Well first off, I will say that I’m not actually a good enough drummer to play all the material on that record all the way through. I did record real drums and played them myself, but they were heavily edited and almost all of the double bass was programmed. I didn’t want to make a solo record with straight up midi drums, so I did this as a way to make it sound as real as possible. I honestly don’t consider myself to be a really great guitar player either. I’m pretty unconventional; my rhythm is pretty solid and my leads are just a bunch of legato stuff I’ve figured out how to play fast without actually having to pick very much. I feel like composition is my strength, and my guitar skills just barely keep up with what I write. Coming up with grooves and playing bass comes pretty natural for me, I’ve always been very rhythmically oriented and felt like I should have been a drummer all along, just didn’t get an early enough start. My parents are both classical musicians, so I was playing piano and clarinet from a pretty young age, and singing in choirs. Picked up a guitar when I was 14 and that was that. I got a bachelor’s degree in audio engineering and composition from Evergreen State College, then did an internship at a big studio in Seattle shortly before I started working on Duality.
Who are some of your inspirations, musically and ideologically?
I’ve gone through phases of listening to tons of genres of music, in a truly geek out kind of way. The number of albums I’ve listened to more than 50 times each is huge, and it covers everything from free jazz to afro pop. Some of my biggest metal influences are Opeth, Devin Townsend/Strapping Young Lad, Enslaved, Hypocrisy, Dan Swano/Edge of Sanity, Steven Wilson/Porcupine Tree, Between the Buried and Me, Ulver, Bloodbath, Lamb of God, Gojira, Arcturus, Sleepytime Gorilla Museum… I also have to mention Prince and Depeche Mode because they are definitely my absolute favorite non-metal artists. Ideologies are a whole other conversation, not really sure where to begin, so I won’t go into it. I’m very liberal… I’ll just leave it at that.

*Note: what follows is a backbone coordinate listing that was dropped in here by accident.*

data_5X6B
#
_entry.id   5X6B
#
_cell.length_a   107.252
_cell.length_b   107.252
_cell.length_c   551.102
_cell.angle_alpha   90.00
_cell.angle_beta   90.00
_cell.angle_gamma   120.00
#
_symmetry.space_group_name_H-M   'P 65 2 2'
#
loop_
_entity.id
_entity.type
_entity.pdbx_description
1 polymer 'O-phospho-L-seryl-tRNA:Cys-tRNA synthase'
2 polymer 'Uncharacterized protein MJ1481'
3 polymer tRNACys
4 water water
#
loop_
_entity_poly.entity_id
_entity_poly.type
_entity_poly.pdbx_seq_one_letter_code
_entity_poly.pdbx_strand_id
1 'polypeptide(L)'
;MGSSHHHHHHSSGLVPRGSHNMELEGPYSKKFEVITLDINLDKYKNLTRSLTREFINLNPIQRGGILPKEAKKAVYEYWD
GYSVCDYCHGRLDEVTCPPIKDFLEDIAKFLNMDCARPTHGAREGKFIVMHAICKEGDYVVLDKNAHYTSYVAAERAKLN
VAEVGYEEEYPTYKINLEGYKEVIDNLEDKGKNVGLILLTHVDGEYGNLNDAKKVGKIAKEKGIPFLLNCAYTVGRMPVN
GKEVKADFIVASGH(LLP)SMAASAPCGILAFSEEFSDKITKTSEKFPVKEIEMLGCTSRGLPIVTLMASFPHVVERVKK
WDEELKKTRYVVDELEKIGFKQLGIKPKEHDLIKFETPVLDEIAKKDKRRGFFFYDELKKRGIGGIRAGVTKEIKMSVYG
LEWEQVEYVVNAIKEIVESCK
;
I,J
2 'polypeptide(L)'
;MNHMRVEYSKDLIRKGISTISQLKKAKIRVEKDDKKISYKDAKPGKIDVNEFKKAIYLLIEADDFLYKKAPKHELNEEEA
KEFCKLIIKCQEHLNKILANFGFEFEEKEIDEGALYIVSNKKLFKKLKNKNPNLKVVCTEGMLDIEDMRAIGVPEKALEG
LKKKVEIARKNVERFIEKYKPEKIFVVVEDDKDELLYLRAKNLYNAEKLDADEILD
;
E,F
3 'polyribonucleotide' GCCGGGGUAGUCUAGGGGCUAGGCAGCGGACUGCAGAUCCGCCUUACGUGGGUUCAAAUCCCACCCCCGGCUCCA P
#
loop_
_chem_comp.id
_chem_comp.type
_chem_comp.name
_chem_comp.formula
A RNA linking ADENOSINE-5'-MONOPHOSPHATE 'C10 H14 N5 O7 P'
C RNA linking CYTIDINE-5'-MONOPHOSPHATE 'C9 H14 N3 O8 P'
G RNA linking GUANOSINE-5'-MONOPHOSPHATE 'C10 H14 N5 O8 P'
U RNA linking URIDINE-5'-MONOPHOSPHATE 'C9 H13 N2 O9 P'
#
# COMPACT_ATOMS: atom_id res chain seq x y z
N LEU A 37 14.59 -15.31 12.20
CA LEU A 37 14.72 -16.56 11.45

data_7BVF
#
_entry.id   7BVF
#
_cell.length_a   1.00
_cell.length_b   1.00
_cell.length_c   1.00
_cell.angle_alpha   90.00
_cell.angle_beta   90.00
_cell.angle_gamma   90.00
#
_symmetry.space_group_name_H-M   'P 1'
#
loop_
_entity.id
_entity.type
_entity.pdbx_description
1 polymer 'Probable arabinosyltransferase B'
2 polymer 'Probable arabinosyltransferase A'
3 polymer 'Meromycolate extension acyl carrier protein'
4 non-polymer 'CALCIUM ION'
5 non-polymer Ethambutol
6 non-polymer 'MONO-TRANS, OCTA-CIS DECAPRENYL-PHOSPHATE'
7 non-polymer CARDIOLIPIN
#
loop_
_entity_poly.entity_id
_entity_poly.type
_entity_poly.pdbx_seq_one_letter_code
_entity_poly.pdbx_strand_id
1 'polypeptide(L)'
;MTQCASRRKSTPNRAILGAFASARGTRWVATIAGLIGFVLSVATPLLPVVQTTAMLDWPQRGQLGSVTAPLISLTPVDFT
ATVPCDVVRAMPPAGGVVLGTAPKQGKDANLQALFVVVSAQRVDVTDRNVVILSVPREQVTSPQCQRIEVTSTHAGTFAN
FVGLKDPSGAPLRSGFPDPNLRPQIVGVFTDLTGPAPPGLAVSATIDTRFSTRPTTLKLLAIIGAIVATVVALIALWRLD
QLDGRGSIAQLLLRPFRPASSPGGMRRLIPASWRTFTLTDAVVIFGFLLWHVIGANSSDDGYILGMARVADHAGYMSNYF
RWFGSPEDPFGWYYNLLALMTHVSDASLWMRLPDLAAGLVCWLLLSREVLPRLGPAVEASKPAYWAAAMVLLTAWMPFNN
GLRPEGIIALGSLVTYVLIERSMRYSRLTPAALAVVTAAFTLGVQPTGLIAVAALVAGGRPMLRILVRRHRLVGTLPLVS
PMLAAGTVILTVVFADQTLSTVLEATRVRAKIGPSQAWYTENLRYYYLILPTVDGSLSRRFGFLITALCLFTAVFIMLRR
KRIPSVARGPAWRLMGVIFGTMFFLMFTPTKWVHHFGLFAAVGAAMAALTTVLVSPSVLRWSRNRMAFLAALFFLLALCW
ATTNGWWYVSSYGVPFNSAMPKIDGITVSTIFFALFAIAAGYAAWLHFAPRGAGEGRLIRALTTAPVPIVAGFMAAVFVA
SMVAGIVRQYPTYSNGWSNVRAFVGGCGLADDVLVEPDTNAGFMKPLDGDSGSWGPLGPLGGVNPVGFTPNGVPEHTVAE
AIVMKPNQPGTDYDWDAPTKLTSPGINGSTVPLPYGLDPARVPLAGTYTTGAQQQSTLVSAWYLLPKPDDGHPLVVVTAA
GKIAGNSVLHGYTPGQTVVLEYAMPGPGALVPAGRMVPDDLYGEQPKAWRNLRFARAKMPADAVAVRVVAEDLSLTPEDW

Can you walk us through your gear setup?
I play a 7 string Schecter in drop B tuning. I’ve got a Peavey 5150 II with some mods I’ve done, running through a vertical 2×12 cab I built. I use a Boss Gt-8 for effects and a Morley Bad Horsie wah. The cool thing about my setup is that I’m able to switch my amp channels with the GT-8. Many people don’t realize this, but combined with the 4 cable method I really have endless versatility, and I’m not using any digital distortion or amp modeling. Alex has also got this setup running with his Marshall head now, it’s great. I also use in-ear monitors just for my vocals. I have a cheap little Behringer microMon on my pedal board that I can plug a mic into, then give the thru output to the sound guy. Works like a charm, I have a coiled headphone cable wrapped around my instrument cable, and my earbuds plugged in right by my guitar jack.
What’s the last thing you listened to?
Fever Ray, self-titled.
What is your hope for Rhine’s future?
I’d like to tour all over the world and work on records with producers I admire. I’d like to quit my day job so we can bust out a new record every 1-2 years, and then in 10+ years, we’ll be much better musicians and songwriters with a huge discography.
Why should people listen to Rhine?
To see if they like it.